Your basket is empty

Categories :

Similar artists

Albums

From
HI-RESkr419.79
CDkr349.79

Opera - Released January 1, 1966 | Deutsche Grammophon (DG)

Hi-Res Distinctions Choc de Classica - The Qobuz Ideal Discography
From
CDkr223.29

Classical - Released January 1, 1963 | Warner Classics

Booklet Distinctions Diapason d'or - The Qobuz Ideal Discography
From
CDkr239.99

Opera - Released May 6, 2016 | Myto Historical

Booklet Distinctions 5 de Diapason - 4 étoiles Classica
From
HI-RESkr264.29
CDkr220.29

Full Operas - Released November 5, 2001 | Deutsche Grammophon (DG)

Hi-Res Booklet Distinctions Diapason d'or
From
CDkr177.59

Classical - Released January 1, 1971 | Deutsche Grammophon (DG)

Distinctions The Qobuz Ideal Discography
From
CDkr86.81

Masses, Passions, Requiems - Released June 28, 2010 | Les Indispensables de Diapason

Booklet Distinctions Diapason d'or
From
CDkr177.59

Classical - Released January 1, 1975 | Deutsche Grammophon (DG)

Distinctions The Qobuz Ideal Discography
Karl Böhm's set of the last Mozart symphonies, recorded for Deutsche Grammophon between 1959 and 1966, rank among the greatest performances of these extraordinary works. The Berlin Philharmonic brings genuine warmth and vitality to the symphonies, yet maintains a poise throughout, which, in terms of balance and measured phrasing, is decidedly Classical. Böhm's rendition of the Symphony No. 35 "Haffner" is exciting in the outer movements, but steadily paced in the Andante and the stately Menuetto. The Symphony No. 36 "Linzer" is admirable for its clarity of form and sturdiness, though the performance is briskly paced to keep the music from seeming rigidly architectural. The Symphony No. 38 "Prager" glows with amorous feeling and humor, and Mozart's orchestral palette is at its most colorful in the Andante. After an intensely dramatic introduction, the Symphony No. 39 proceeds in a relaxed, gemütlich manner, and the slower tempi allow the winds to be fully resonant. In the Symphony No. 40, tenderness and pathos are emphasized over anxiety and drama, and Böhm's dynamics are carefully gauged to make this distinction clear. The Symphony No. 41 "Jupiter" is grand and energetic, and the Berlin Philharmonic's performance of the miraculous finale is this set's crowning achievement. © TiVo
From
HI-RESkr563.29
CDkr487.99

Classical - Released June 2, 2017 | Warner Classics

Hi-Res Booklet Distinctions Diapason d'or
The Austrian conductor Karl Böhm is one of the towering conductors of the 20th Century. As the embodiment of the long Austro-German musical tradition, he helped to write musical history. This 19-CD set assembles all the extant recordings he conducted for EMI (notably its German Electrola label) over the period 1935 to 1949 in Dresden, Berlin, Vienna and London includes a number of rarities and the world premiere release of a version of Mozart’s Serenata notturna recorded in Vienna in 1947. It was during these years that Böhm cemented his reputation as a major conductor of Austro-German repertoire. Collectors will also be pleased to know that this set contains all the recordings that featured in the now-iconic series of Dresden-themed LP boxes released by EMI to mark Böhm’s 85th birthday in 1979.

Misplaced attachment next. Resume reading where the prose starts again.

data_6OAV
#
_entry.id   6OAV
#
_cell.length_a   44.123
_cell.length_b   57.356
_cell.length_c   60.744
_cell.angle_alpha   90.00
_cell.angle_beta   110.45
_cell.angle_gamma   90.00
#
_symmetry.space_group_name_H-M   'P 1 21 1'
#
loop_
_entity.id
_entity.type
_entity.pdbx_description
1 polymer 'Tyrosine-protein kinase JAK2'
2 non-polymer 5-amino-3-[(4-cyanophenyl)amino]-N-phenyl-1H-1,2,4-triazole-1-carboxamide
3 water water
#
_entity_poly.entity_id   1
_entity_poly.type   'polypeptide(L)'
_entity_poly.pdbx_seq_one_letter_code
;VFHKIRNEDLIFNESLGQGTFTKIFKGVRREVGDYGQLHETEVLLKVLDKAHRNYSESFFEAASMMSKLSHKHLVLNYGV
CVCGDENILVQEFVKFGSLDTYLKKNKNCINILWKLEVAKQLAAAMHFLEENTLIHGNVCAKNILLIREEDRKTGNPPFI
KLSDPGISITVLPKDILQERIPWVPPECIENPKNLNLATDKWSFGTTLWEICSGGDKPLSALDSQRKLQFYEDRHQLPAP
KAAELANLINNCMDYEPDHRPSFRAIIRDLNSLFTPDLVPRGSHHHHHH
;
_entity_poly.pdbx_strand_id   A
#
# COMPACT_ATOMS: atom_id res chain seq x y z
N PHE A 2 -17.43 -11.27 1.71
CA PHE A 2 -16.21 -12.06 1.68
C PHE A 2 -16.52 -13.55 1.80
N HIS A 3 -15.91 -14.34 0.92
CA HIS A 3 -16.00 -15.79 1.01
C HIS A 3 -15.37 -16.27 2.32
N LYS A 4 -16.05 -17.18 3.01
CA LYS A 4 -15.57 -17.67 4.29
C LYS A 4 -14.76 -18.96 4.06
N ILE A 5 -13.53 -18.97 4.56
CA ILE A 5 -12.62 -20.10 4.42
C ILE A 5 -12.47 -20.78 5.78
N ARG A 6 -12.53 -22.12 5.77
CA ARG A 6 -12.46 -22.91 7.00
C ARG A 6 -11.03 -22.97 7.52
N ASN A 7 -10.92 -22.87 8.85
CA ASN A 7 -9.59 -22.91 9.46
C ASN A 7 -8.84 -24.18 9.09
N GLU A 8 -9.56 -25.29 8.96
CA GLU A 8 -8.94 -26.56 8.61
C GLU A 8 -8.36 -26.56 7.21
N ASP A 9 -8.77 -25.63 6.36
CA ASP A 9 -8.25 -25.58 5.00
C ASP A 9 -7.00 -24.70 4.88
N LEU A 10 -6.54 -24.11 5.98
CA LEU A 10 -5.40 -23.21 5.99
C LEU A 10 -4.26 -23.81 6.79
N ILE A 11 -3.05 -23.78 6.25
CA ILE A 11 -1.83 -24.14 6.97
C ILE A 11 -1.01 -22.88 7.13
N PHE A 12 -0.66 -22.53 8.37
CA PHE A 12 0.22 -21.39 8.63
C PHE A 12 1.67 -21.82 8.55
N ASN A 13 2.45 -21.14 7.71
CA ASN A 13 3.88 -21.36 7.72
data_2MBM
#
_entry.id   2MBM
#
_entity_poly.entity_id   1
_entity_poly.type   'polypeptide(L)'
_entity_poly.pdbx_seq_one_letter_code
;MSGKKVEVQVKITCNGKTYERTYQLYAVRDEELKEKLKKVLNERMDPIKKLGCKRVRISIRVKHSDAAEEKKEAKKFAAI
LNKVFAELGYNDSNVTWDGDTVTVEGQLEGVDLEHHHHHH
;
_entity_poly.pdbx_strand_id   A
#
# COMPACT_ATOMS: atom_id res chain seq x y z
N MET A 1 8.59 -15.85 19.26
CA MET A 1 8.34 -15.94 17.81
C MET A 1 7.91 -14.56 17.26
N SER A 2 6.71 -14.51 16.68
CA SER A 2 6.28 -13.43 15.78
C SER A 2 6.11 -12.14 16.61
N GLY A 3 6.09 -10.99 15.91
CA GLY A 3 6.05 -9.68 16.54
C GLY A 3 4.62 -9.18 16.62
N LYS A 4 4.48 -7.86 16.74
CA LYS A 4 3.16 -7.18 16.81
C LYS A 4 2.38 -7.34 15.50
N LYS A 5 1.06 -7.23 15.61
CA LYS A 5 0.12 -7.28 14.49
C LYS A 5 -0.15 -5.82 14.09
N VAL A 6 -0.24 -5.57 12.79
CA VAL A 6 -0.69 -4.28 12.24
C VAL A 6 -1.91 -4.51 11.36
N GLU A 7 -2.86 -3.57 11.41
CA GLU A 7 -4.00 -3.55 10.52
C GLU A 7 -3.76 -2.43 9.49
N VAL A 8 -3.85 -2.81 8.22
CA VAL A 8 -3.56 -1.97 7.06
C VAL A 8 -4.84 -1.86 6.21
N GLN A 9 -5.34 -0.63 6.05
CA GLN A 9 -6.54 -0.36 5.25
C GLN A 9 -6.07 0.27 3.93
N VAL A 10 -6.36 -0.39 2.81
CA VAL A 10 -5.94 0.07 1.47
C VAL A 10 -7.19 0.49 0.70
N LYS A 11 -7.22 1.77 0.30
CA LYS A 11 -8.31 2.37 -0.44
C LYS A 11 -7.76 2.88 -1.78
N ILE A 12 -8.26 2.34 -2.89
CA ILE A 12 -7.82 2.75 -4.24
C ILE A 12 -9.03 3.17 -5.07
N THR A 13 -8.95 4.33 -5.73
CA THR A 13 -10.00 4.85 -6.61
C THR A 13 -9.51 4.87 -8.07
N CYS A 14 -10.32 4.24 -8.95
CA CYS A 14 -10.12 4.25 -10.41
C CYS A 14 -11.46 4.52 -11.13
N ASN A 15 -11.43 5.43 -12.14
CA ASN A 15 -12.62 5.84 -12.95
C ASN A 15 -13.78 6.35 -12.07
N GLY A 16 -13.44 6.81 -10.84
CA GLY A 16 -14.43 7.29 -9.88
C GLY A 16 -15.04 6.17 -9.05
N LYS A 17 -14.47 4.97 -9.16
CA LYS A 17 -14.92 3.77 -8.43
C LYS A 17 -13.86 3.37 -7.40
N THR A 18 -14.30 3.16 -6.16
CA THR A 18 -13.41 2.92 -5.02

From
CDkr115.39

Classical - Released January 1, 2001 | Deutsche Grammophon (DG)

Distinctions The Qobuz Ideal Discography
From
HI-RESkr180.29
CDkr119.99

Symphonies - Released November 17, 2017 | Orfeo

Hi-Res Booklet Distinctions Diapason d'or
From
CDkr119.99

Symphonies - Released August 22, 2007 | Audite

Distinctions Diapason d'or
Thirty years after his glorious performance of Anton Bruckner's Symphony No. 7 in E major with the Bavarian Radio Symphony Orchestra, Karl Böhm's live 1977 concert recording has been released on Audite, and this fine disc is required listening for any serious fan of the conductor or the composer. Böhm's discography of Bruckner's symphonies is comparatively small, with a number of his recordings dating from the 1930s and '40s, so any opportunity to hear his interpretations in modern sound with realistic stereo separation should be taken. And what an opportunity it is, to hear one of the most eloquent and expressive performances of this popular work, one that may not blow the competition away with massive orchestral force or powerful dynamics, but instead draws the listener in with its long-breathed lyricism, magical interplay of tone colors, and sensitivity to the subtleties of the richly chromatic harmonies. Böhm uses the 1885 version, as edited by Leopold Nowak, so the questionable cymbal crash and triangle roll that appear at the climax of the Adagio are, unfortunately, included; yet in most other respects, the listener can feel comfortable with the scholarship behind this exceptional performance. But more than giving a reliable rendition of the work, Böhm delivers a profound emotional experience that is perhaps most comparable to the soul-stirring effect of the great performances by Günter Wand, Eugen Jochum, or Georg Tintner. Listeners who come to the Symphony No. 7 for the first time through this recording will be initiated at the highest level. Audite's sound quality is first-rate, and the recording is unmarred by extraneous noises. © TiVo